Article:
Trainee PWP and work/life balance

This section is for discussion relating to the Layard report, and subsequent schemes like Improving Access to Psychological Therapies where lower intensity inteventions are offered in primary care

Trainee PWP and work/life balance

Postby N400Effect » Tue Jan 16, 2018 9:58 pm

Evening all :)

I have been offered an interview for a trainee PWP post and I am extremely excited about it. I wanted to ask what your experience is of the work/life balance?

I have a nearly 5 year old that is in her first year at school and a 15 month old. I just wanted to see how people managed and whether there was a lot of weekend work involved or whether people managed to get majority done in the week?

Also, the one I have applied for states there will be at least one evening clinic per week (5-8pm). Will this be from 9am or would the start time therefore be later too?

I went back to work full time after my first in a stressful role and I am currently part time after my second but ready to go back to full time now. Would just appreciate your experience and what trust you were involved with.

Thank you everyone!
N400Effect
 
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Re: Trainee PWP and work/life balance

Postby MindfulPsych » Tue Jan 16, 2018 10:35 pm

N400Effect wrote:Evening all :)

I have been offered an interview for a trainee PWP post and I am extremely excited about it. I wanted to ask what your experience is of the work/life balance?

I have a nearly 5 year old that is in her first year at school and a 15 month old. I just wanted to see how people managed and whether there was a lot of weekend work involved or whether people managed to get majority done in the week?

Also, the one I have applied for states there will be at least one evening clinic per week (5-8pm). Will this be from 9am or would the start time therefore be later too?

I went back to work full time after my first in a stressful role and I am currently part time after my second but ready to go back to full time now. Would just appreciate your experience and what trust you were involved with.

Thank you everyone!


Hello and congratulations!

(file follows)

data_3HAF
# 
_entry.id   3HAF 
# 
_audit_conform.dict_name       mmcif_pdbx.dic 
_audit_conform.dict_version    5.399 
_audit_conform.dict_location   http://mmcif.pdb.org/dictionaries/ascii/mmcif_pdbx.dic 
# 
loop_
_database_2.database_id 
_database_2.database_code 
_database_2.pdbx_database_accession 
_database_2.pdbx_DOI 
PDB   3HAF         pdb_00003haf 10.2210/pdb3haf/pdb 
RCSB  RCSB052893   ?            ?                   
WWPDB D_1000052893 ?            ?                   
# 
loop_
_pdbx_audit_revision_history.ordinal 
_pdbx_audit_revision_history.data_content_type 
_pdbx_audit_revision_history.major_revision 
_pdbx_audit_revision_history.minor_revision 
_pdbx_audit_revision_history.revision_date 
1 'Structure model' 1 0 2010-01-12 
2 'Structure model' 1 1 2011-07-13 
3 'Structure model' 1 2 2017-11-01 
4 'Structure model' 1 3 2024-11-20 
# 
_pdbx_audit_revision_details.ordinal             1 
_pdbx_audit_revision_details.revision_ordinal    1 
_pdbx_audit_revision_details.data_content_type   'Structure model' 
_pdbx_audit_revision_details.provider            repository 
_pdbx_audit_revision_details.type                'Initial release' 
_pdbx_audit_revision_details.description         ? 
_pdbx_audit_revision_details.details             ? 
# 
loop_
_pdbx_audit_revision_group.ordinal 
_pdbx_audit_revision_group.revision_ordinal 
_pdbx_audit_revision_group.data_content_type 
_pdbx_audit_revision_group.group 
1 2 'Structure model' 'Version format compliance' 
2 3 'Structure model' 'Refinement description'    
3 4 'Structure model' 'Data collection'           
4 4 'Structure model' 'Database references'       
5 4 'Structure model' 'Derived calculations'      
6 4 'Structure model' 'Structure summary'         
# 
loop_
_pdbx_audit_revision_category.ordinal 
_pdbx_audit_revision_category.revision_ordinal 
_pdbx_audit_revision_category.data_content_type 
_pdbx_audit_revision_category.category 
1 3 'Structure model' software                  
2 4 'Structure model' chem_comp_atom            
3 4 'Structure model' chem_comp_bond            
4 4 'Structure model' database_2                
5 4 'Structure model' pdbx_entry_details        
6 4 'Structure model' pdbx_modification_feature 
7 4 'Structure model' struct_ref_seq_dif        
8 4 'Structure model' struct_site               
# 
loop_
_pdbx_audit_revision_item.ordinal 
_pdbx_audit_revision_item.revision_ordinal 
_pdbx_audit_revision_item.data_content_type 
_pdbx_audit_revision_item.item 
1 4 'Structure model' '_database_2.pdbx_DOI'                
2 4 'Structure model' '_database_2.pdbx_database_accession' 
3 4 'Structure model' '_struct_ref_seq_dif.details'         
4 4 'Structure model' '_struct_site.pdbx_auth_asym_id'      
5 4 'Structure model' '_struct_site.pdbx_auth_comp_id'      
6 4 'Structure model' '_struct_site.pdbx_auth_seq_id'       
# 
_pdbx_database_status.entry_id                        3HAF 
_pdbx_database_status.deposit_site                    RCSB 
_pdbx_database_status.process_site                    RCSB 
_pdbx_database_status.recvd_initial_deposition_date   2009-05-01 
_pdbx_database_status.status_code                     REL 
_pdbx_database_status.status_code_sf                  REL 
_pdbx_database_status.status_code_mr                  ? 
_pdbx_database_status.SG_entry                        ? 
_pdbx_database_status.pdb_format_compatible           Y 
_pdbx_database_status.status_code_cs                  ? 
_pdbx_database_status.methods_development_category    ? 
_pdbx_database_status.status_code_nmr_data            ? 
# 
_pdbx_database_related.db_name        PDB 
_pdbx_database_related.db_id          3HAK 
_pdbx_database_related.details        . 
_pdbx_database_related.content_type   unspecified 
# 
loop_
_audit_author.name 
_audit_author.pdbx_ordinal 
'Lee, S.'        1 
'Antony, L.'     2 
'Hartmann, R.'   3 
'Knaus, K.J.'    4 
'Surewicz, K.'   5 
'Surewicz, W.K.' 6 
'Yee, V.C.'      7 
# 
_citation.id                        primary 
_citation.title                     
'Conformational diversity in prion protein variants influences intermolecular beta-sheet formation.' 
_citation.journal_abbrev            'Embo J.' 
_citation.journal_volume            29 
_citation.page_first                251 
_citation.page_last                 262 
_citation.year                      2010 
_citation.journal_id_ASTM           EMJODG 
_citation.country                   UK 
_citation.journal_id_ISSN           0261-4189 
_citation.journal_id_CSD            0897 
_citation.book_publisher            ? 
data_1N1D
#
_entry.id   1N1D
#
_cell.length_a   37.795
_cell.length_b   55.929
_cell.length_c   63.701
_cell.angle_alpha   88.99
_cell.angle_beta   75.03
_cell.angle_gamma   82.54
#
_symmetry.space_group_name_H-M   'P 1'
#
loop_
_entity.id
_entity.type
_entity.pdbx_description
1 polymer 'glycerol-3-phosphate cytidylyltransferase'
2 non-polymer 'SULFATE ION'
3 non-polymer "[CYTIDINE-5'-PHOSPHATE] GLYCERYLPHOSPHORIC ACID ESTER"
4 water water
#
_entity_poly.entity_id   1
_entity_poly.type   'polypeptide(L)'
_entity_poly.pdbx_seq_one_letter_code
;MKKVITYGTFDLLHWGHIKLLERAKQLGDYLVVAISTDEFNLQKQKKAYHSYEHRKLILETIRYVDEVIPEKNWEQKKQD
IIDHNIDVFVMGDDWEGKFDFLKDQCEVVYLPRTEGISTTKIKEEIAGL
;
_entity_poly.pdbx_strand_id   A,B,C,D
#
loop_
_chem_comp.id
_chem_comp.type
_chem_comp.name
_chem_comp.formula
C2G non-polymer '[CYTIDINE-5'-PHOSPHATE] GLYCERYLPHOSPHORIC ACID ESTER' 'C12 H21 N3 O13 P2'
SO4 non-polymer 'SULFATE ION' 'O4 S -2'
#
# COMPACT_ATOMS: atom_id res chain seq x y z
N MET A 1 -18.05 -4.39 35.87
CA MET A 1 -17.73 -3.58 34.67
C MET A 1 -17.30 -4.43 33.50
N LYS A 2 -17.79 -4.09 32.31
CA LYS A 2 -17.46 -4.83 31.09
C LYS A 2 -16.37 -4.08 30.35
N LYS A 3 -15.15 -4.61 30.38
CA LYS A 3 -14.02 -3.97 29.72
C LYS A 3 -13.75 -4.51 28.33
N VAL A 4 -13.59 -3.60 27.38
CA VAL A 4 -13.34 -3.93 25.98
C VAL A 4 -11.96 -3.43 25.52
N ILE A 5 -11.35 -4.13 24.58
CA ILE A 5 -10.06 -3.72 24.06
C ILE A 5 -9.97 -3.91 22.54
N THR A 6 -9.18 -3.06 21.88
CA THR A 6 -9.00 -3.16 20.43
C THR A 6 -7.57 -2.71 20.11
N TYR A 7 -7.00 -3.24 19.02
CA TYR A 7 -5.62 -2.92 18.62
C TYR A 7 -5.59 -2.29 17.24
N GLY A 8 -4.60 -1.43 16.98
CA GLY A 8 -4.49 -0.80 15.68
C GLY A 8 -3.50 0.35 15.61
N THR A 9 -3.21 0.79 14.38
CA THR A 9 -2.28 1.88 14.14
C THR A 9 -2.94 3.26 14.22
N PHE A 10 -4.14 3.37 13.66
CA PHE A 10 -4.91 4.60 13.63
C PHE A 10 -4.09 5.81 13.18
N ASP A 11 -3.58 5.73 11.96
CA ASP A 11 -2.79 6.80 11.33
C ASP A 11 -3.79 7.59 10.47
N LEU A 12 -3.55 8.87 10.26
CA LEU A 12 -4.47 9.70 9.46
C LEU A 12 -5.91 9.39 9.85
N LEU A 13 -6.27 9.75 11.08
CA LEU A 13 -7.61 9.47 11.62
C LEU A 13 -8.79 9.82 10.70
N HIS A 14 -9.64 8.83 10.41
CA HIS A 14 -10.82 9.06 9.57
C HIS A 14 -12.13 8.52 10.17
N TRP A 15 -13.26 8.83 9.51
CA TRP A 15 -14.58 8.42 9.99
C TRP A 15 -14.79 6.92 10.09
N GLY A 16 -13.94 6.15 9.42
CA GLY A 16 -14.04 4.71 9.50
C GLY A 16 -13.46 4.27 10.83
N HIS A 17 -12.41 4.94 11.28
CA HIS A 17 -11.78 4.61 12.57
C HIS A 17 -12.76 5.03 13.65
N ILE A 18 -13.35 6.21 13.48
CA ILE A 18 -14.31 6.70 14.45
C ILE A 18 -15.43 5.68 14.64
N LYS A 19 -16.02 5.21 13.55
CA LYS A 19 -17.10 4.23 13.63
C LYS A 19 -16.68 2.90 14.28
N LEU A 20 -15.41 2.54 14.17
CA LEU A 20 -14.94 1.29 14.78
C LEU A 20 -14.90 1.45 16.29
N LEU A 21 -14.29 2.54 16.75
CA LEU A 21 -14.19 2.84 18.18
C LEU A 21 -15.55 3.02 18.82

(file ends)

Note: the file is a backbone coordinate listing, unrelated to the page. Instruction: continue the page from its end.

I don't know of anyone who has completed work on the weekends in my service but i would always say seek support and advice if you find things are getting on top of you - your university work (which runs alongside the PWP trainee role) will be completed on the weekends if you don't get study time in the week.

I believe that normally if you were to run an evening clinic and finish at 8pmn then you would start at 12pm rather than 9am (might be best to check this with your service as it might vary)

Good luck and enjoy it, it is a difficult year but it has some perks to it too! My advice would definetly be; try to be as organised as you can and ask for help and support :D

(we had a buddy system where a trainee is paired with a qualified PWP who supports them during the year... your service might have this too!)
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Re: Trainee PWP and work/life balance

Postby xashx » Fri Jan 19, 2018 4:46 pm

Congratulations and good luck!

In my experience it's all about good time management and using gaps in your diary for purposeful activity. On my course we were given the self-directed study day tasks at the very beginning of each module, so in my experience I found it useful to identify some of the easier pieces of work, e.g. 1000 word report or short personal development plans, and to complete these when I had 'free time' between patients or if they had DNA'd, providing I had done all of my clinical admin tasks. This definitely relieved some of the pressure on study days, and I know this method won't be suited to everyone, but I have heard of services reducing the number of study days to meet service need, so I think it's about being proactive and anticipating this.

There is a lot of academic work involved, I won't lie, but it is manageable, and also it helps if it's something you enjoy. Also, a year is not a long time - I think it equates to about 9 months at university in total, so in the grand scheme of things I think it's very do-able, then you can always decrease your hours when qualified.

I do agree with the above post however, make sure you seek support if it's getting too much - I know that my university were quite flexible with submission dates, or start times of lectures given the right circumstances and there was a valid reason to defer the submission. Personally I managed to go on 5 holidays during the duration of the course, and had a very busy year in my personal life, plus working weekends as a Bank HCA to gain further experience in different fields, and I managed to keep my cool and pass the course. It's do-able, in short.

Good luck with the interview!
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